Early in one’s freelance career (or any career, really), it’s normal not to earn a lot of money per job. What we earn in those early projects is not so much material as it is experiential. I had an early client that became one of my first “learning experience” clients. We had good rapport at first, and we decided on an hourly structure for a job that would last a month, editing and applying APA style to her dissertation. The first two weeks went well, and I sent her weekly drafts of the work. She paid me readily for my progress on each.
After that, I fell behind a little bit but still had time to catch up. Instead of a third-week draft, I pushed forward and got my document back to her at the end of the last weekend of the month, submitting my time sheet on the bidding site we were using and thinking I had just completed a quality job. Apparently, the client didn’t agree.
Even though we had made no agreement guaranteeing weekly drafts, the two weeks without a draft had made the client nervous, and we were riding her deadline for her dissertation draft. Although I’d included a lengthy (perhaps unbelievably lengthy?) list of fixes I’d made, she had taken a cursory look at the final draft and noted that I had neglected to include running heads in the draft, which she understood to be a detail critical to APA style.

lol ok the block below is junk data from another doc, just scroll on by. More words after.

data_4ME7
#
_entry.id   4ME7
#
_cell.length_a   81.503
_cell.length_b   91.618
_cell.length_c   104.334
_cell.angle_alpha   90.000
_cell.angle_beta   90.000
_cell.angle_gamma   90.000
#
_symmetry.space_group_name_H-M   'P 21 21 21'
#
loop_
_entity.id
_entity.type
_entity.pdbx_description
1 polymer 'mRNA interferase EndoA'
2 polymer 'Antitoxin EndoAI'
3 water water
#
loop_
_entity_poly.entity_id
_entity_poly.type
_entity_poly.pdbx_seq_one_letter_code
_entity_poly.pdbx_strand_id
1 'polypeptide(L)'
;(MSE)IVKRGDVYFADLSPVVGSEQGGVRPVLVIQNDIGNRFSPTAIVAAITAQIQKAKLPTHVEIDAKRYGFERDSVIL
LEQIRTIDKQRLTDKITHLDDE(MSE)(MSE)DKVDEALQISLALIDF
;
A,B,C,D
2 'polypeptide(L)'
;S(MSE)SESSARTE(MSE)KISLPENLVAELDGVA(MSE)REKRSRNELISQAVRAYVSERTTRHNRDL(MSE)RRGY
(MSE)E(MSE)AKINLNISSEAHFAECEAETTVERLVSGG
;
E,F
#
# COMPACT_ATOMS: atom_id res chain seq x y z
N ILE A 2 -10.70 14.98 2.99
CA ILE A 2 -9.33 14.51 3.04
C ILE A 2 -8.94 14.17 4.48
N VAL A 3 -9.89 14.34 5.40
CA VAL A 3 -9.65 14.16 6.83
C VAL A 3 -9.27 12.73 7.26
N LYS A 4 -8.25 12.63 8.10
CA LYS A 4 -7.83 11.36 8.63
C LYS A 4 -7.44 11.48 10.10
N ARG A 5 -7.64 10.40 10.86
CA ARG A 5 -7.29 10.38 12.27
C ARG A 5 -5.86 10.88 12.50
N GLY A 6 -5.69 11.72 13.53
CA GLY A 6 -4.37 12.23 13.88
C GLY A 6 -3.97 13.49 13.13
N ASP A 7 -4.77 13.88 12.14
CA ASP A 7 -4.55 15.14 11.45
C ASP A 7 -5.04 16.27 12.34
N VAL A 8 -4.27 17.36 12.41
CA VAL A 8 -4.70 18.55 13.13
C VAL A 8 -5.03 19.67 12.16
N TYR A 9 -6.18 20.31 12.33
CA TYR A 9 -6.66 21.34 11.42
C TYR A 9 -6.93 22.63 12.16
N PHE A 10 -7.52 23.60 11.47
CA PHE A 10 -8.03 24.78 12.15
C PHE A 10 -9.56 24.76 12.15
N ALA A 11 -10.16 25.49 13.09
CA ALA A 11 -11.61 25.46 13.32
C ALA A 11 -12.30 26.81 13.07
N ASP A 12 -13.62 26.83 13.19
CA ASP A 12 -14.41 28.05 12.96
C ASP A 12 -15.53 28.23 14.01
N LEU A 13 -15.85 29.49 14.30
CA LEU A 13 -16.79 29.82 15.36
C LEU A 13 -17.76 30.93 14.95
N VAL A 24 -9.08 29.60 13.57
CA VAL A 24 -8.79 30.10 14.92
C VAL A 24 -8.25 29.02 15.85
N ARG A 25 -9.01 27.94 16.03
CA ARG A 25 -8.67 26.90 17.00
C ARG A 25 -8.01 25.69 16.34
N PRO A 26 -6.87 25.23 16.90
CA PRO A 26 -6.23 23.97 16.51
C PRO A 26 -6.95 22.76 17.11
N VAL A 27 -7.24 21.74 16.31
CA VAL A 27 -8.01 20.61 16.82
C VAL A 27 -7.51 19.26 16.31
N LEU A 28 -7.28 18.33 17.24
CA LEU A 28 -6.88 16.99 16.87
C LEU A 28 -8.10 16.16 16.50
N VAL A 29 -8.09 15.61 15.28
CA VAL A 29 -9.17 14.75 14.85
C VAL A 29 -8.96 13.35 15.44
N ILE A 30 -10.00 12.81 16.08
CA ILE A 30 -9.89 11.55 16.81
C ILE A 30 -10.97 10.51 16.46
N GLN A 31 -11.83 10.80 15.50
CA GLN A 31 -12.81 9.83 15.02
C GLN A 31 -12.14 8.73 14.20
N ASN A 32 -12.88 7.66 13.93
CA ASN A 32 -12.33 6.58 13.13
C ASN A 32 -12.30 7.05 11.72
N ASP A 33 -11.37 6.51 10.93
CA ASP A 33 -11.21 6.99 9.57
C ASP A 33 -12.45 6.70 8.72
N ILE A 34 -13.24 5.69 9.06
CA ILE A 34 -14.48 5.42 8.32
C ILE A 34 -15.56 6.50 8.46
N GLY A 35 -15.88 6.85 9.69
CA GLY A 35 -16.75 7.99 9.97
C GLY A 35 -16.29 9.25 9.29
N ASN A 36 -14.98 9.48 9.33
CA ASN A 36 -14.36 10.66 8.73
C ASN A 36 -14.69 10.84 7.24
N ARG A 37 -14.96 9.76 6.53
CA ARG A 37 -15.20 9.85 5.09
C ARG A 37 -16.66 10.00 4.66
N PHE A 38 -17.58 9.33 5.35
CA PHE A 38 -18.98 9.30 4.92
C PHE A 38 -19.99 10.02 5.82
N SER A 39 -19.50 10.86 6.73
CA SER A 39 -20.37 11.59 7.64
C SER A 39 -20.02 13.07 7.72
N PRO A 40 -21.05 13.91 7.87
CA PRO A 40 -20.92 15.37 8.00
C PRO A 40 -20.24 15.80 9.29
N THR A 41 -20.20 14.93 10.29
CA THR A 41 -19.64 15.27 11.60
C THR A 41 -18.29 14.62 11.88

3/18/2015 2 Comments
Two words that are often mistaken for one another are “affect” and “effect.” Most of the time, the difference between the two words is explained by applying noun status to "effect" and verb status to "affect." It's a little more complex than that, though, and I’d like to present a simple chart that illustrates not only the commonly used meanings but the secondary meanings that make a rigid affect=verb / effect=noun rule inaccurate.